I recall at the time the great famines in Ethiopia, a country a long way away and not in our hemisphere, when Canada could have stepped back but it did not. It was not just the government that responded. In both of those cases, it was the government of the people of Canada which responded in imaginative and quite extraordinary ways.
I had the privilege to be involved in Canada's activities with respect to apartheid. Again, Canada could have stepped away but we did not step away.
Had we stepped away in any of those cases, there was no guarantee that anyone else would have stepped forward. Had no one else stepped forward, Rwanda and Burundi would not have been as exceptional as they now are in the record of the world.
Countries sometimes have to step forward when there is a particular call upon their capacities and their reputation.
This is an extremely difficult situation in Haiti. The issue for us really is not whether we will send a certain number of troops for a certain number of days. That is important. The fundamental issue for us is whether we are going to engage seriously in this issue or not. Are we going to assume that the normal processes and the normal understandings should be trotted out again and tried again, or are we going to try to find something new and something different?
In each of the cases I cited before, Canada was prepared to look for something new and something different. Because we were prepared to stretch the envelope, to try to entertain some changes, we were able to make some small contribution to make a difference.
There are some very fundamental questions that we have to ask here. I share the profound respect for the sovereignty of nations, which I think is felt by everyone in the House, but let us ask a question: What is sovereignty to Haiti? There is a larger question: What is sovereignty to most failed states? In the case of Haiti, what does sovereignty mean to the people in Haiti in terms of their immediate future? Are we going to allow a definition whereby our great concern for sovereignty means that countries and individuals who might step in will find an excuse to step back? If that is the definition we apply to that concept, then we serve badly the concept and we certainly serve badly the people of Haiti.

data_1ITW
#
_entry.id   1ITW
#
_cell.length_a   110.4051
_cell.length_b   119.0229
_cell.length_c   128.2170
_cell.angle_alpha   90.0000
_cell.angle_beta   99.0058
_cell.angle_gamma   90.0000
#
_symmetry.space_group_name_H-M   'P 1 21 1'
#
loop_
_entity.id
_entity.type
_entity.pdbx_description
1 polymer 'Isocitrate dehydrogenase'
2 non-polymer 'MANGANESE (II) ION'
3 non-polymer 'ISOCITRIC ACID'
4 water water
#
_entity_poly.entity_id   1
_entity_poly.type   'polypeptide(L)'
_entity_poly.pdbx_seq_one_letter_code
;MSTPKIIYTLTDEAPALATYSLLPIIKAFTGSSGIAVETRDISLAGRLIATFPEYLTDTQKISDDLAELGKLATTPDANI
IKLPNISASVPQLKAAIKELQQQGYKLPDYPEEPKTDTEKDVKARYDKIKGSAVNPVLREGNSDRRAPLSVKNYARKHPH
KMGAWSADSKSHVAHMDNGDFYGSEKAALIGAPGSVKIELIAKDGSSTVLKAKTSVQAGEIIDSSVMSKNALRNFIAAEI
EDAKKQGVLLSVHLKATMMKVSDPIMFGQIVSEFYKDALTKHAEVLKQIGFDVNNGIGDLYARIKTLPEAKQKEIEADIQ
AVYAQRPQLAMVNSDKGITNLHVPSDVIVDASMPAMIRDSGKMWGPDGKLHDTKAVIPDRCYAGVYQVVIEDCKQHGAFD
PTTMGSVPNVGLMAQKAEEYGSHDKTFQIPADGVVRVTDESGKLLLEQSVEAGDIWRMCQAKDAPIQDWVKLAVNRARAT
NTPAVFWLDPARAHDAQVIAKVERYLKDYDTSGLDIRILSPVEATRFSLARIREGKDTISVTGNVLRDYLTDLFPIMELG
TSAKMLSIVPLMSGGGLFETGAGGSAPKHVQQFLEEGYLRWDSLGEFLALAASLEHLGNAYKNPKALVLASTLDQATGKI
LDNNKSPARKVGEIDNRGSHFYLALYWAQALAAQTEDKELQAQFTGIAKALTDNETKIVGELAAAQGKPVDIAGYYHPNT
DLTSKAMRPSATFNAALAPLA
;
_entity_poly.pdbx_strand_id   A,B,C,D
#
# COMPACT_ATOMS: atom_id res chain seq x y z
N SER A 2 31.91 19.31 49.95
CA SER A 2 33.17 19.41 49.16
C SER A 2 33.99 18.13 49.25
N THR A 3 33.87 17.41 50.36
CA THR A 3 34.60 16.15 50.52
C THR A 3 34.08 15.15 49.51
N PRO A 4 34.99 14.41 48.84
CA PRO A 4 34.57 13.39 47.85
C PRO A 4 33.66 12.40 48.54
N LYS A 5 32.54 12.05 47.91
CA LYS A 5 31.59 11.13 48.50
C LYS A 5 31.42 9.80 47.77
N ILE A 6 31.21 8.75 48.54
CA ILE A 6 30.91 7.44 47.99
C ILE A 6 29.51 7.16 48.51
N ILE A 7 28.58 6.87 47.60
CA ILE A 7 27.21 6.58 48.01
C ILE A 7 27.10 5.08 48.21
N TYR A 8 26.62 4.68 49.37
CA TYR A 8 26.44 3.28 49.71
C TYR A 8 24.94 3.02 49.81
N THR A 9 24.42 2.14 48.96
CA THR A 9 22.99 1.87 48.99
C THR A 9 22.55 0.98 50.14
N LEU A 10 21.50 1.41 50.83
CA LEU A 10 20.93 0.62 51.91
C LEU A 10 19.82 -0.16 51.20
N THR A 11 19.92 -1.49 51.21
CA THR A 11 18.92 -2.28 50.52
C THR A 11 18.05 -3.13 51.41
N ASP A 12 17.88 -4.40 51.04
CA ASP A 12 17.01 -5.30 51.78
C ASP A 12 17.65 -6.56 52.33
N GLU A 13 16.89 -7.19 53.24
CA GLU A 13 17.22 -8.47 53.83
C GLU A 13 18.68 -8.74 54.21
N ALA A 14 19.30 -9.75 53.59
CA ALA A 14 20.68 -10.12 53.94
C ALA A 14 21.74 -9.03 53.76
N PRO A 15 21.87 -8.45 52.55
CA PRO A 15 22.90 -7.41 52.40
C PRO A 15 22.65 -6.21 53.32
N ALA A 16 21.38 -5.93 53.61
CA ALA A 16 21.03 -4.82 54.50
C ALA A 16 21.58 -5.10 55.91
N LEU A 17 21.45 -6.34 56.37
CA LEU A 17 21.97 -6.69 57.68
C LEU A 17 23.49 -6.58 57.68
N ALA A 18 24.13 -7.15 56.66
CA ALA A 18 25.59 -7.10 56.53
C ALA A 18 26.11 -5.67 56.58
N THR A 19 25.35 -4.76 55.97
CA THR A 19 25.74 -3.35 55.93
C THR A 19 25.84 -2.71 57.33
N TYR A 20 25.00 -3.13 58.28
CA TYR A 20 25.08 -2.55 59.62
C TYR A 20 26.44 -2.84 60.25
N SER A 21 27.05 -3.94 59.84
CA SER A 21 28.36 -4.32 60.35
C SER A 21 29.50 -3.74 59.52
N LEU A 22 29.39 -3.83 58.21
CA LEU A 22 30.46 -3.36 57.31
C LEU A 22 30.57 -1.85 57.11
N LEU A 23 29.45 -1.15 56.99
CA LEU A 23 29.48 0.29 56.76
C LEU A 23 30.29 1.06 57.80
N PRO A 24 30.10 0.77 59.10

We have to look at a couple of possibilities. The word trusteeship, as used in the United Nations context, has a bad history. It is not a word that people normally embrace. It also has a fairly specific history that applied to the transition from colonial roles of countries before. What it did was posit a role for an international body in unusual circumstances that could not simply provide a step toward a democratic process but could also establish some kind of interim means by which other social developments could occur.
Those of us who have been involved in encouraging democratic developments know that often we can get a democratic system in place and often an election can occur. It happened in Haiti. Often the result is not the profound kind of change that we were looking for.
There should be an examination by Canada's excellent diplomats and our excellent legal authorities as to whether there are some opportunities in the existing range of instruments available to the United Nations to apply those anew.
I am reminded of the case of East Timor and the case of Australia where an action was taken authorized by the United Nations in very extraordinary circumstances, circumstances in which normal procedures had broken down and violence had recurred. There needed to be an intervention that had some success and a way was found using the auspices of the United Nations to find that way.
I do not have a solution to propose except that if there was a time for Canadian imagination and commitment, this is the time. This is our hemisphere. This is our language. In very many cases, this is our family, very precisely, in the case of many individuals here. There is a great danger now that countries will do enough to be present but not enough to change the desperate decline that has become the characteristic of Haiti. This is an issue where Canada may be the only country that can make a real difference. I hope that the government will look very imaginatively into ways in which that might happen.